Sunday, May 6, 2012

Inequality Also Destroys the Top 1%

Oct 13, 2011
Raymond Woo 

In the midst of a busy week primarily occupied with professional training courses and backlogged work, I am struck by the social phenomenon of ordinary people from different socio-economic backgrounds gathering en masse to protest against perceived inequality. However, since inequality is fundamentally an economic concept that is relative to a particular time and place, it would have been difficult to identify a singular target for protest, a tactic has been staple fodder for revolutions since time immemorial (think about the French ancien regime, Chiang Kai-shek, Sukarno and more recently, Hosni Mubarak).

Yet, we are seeing mass groups of people Occupying Wall Street. While they are protesting against the nebulous concept of “inequality”, the Wall Street Occupiers are targeting a clear social group: what the protestors themselves call “the top 1%”, the richest 1% (or more) of the country. To sweeten the deal, the protestors, despite being composed of a multitude of different groups such heartland moms-and-pops, environmentalists and blue-collar workers, self-identified as “the 99%” which has been a rallying cry for the past several weeks across more than 70 cities in the US. And what do we make of this? An emerging consciousness of unity in (relative) dispossession, a la “workers of the world, unite”?

More sinisterly, we witnessed the disenchanted youth-led violent riots in England a few months back, where the rioters seemed to have come from nowhere and yet, united in the action of “violent consumerism” as the New York Times had put it. Despite having some rich and spoilt kids among the rioters, most of those who damaged property and committed theft then were definitely dissatisfied people with problems of poverty in a land of plenty, and high youth unemployment.

Did I say relative again? Indeed, studies have shown that excessive inequality in wealth and income destroys productivity, economic growth and eventually, the well-being of even the Top 1%. Among many economists, Aghion, Caroli and Garcia-Penalosa (1999) proposed that when capital markets are imperfect, equity is not necessarily traded off with equality, and they showed empirically that inequality negatively impacts upon economic growth, while redistribution positively impacts upon economic growth. Also, Marriner C. Eccles, the Chairman of the Federal Reserve under President Franklyn D. Roosevelt believed that such inequality was the principal cause of the Great Depression.

Abject poverty is no longer a major problem facing us; relative poverty is. While there are less people around the world surviving on USD 1 per day (a global benchmark for absolute poverty as originally formulated by the United Nations Development Programme), surviving on a minimum wage of USD 8 (RM24) per hour in the US is also demeaning, both physically and emotionally. I remember being aghast when I read a few years ago that the difference in salary between the lowest-paid and highest-paid in Germany was less than 50 times, while that in the US was more than 500 times!

 Until recently, the economic boom in emerging markets of Asia, Latin America and Africa has created a booming middle class. However, weak institutional capacity in developing countries, and deregulation and industrial hollowing-out in the developed ones have increased inequality in general, as we can see from worsening Gini Coefficients (an index measuring the above-mentioned inequality, with zero indicating the perfect equality and one indicating perfect inequality) in most countries. These factors have limited the inherent redistributive function a state has, which developed from the growth of “bureaucratic states” in 19th-century Europe that meant to stem gross human rights abuses and suffering that faced the weaker sections of society then, such as orphans and industrial workers. Easy examples would be tax policy and social welfare; redistribution policies should never encourage a culture of dependence, but improve the allocation of resources so that idle resources (such as capital) can go to those who need it most and can provide better returns on capital. In the US, we see corporations either saving money or using cash to deleverage or pay back their debts, hindering capital and other resources from being used in productive pursuits such as job creation. Thus, we can possibly see a downward spiral of money sitting in isolated places and not generating good rates of returns, making the danger of Japanese-style deflation, or more relevant to the current situation, a double-whammy of high unemployment and high inflation, or stagflation real worries indeed.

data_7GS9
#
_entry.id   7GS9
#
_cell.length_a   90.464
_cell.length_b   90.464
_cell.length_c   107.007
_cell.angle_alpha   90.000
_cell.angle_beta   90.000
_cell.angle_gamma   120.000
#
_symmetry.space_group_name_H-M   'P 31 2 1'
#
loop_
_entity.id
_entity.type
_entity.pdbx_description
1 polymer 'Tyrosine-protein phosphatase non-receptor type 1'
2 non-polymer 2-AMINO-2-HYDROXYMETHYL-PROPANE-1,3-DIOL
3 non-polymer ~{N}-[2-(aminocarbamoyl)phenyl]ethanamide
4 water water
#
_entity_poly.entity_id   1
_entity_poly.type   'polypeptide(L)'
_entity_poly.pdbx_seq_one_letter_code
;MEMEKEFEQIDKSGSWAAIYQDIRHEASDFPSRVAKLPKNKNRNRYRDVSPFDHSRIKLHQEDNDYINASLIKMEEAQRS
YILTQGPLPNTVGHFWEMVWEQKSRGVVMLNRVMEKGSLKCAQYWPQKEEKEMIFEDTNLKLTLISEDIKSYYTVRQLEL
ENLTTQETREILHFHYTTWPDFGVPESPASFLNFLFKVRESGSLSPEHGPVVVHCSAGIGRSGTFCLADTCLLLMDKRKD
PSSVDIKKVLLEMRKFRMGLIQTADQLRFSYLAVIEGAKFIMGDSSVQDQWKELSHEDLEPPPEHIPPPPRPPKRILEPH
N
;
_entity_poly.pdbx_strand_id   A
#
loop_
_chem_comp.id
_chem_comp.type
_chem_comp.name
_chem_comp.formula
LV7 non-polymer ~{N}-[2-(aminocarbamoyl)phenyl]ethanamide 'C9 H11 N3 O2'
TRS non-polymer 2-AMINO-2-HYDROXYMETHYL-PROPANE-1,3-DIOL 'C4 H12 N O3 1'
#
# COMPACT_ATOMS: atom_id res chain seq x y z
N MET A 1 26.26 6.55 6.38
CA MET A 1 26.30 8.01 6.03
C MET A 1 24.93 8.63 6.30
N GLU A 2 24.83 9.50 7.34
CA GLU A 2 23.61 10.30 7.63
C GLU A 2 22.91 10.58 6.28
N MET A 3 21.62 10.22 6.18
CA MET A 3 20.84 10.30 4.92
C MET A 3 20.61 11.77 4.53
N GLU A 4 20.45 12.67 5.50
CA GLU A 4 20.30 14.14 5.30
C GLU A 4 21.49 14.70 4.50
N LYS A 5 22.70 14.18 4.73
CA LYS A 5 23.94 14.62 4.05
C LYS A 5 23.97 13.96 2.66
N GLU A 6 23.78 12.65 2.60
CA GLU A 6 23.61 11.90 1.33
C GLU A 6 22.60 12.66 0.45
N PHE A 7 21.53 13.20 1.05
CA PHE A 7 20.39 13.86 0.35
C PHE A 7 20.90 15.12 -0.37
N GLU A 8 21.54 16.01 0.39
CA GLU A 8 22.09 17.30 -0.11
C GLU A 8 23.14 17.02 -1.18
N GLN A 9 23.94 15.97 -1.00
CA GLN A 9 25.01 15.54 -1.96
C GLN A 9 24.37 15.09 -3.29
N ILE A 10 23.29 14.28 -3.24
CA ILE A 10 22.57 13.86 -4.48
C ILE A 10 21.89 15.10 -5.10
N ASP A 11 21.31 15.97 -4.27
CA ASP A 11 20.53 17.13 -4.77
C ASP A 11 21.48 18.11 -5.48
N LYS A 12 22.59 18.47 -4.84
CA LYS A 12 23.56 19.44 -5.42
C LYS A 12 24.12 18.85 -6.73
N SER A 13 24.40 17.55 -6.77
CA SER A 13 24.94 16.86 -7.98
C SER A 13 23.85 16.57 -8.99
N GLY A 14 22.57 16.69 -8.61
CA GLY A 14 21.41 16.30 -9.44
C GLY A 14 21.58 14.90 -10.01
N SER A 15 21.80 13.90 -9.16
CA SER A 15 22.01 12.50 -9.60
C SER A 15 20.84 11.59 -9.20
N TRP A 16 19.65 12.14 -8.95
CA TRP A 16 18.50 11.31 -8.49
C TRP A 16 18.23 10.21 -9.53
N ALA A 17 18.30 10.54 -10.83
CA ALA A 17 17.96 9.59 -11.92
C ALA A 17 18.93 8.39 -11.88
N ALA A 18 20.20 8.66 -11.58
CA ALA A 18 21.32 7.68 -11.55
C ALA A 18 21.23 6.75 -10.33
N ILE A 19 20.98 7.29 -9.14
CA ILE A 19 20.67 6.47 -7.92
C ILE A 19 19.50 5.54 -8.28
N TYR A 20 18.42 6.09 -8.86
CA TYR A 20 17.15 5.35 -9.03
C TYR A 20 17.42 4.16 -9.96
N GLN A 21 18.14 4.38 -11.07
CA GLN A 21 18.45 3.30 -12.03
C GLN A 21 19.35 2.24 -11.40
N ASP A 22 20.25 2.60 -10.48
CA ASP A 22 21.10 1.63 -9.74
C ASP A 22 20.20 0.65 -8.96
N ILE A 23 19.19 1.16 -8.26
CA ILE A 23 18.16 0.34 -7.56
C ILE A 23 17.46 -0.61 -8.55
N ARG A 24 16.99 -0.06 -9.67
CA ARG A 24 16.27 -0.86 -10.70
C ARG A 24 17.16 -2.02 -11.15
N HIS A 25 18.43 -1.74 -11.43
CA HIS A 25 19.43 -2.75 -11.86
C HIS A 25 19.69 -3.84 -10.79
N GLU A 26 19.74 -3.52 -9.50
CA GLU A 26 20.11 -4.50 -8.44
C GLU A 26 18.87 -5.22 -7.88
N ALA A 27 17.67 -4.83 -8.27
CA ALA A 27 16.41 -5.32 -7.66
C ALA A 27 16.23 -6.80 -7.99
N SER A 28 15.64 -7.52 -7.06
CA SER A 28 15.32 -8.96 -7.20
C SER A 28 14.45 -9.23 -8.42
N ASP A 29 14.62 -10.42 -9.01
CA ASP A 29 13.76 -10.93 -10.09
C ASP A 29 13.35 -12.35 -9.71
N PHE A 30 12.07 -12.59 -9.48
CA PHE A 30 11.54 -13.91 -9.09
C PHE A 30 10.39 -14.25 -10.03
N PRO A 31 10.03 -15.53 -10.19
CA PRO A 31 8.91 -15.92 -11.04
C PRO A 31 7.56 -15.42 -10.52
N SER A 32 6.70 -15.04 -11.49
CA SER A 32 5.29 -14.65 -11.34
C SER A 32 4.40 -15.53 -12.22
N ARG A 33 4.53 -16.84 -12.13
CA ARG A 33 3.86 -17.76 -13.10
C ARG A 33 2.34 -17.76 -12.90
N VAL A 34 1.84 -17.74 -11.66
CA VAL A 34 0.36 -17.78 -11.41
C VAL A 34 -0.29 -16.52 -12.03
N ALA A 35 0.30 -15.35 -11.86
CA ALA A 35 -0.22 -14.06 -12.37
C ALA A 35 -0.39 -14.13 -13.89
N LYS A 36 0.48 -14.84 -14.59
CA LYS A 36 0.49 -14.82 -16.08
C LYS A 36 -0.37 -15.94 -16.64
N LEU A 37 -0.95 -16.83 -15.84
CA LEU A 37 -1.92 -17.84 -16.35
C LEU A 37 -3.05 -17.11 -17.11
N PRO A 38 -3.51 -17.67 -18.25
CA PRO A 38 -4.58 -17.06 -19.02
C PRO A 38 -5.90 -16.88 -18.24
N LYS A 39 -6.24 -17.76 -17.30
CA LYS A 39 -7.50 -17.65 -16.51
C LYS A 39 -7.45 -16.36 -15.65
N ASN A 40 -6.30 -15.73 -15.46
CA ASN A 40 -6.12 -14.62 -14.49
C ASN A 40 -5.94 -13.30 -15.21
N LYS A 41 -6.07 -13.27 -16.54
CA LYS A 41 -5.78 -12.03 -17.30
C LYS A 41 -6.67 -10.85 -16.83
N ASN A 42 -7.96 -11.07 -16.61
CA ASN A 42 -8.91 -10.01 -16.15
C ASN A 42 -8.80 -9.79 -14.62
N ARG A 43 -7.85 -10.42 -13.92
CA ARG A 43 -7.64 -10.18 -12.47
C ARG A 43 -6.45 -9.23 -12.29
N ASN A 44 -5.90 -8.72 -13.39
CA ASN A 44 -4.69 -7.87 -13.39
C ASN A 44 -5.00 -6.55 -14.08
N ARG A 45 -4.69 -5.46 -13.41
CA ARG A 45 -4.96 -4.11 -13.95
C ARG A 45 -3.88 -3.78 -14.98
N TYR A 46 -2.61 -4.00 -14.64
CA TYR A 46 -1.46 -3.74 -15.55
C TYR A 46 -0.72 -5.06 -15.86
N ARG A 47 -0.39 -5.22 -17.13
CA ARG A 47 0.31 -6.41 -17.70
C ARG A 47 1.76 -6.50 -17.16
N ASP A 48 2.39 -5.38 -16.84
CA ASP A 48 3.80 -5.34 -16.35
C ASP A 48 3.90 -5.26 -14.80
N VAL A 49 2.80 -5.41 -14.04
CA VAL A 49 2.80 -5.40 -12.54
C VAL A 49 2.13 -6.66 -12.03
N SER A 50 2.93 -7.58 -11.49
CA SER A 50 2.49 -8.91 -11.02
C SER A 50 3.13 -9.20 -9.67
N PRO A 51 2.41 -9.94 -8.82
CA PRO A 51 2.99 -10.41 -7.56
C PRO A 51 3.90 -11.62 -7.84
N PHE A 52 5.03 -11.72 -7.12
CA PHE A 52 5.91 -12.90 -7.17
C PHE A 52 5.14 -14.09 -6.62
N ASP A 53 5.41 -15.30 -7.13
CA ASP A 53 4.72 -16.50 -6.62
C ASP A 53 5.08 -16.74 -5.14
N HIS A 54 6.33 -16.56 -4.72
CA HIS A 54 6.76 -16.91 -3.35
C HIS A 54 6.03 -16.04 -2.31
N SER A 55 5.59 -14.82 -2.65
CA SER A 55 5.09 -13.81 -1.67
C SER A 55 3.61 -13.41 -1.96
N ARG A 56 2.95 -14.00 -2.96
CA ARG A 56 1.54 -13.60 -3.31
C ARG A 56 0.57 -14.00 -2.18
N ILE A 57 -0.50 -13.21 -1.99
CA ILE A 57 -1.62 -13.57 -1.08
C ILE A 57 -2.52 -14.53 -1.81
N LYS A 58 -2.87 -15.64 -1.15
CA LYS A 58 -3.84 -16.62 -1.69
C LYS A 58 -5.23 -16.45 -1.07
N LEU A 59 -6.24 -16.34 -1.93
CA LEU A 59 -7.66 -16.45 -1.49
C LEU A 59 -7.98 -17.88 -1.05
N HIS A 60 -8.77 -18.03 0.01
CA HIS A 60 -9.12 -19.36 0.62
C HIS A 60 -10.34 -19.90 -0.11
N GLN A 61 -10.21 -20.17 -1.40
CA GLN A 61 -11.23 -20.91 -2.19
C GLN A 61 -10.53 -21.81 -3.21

At the same time, technological changes leveled the global allocation of human capital, enabling production to move more easily to where human resources lie, and vice-versa. Since the redistributive function of modern states have been markedly reduced, this massive global change would theoretically enable only those who already have some form of social or economic capital, thus worsening inequality.

Inequality can be a nebulous concept, but it has real consequences for people. Historically, real or perceived inequality has been a primary motivator for social instability, and we are seeing the consequences of extreme inequality today. It is time relevant stakeholders in society to play a role in enhancing the well-being of as many people as possible, so that the bottom 99% will not always be at loggerheads with the top 1%.  

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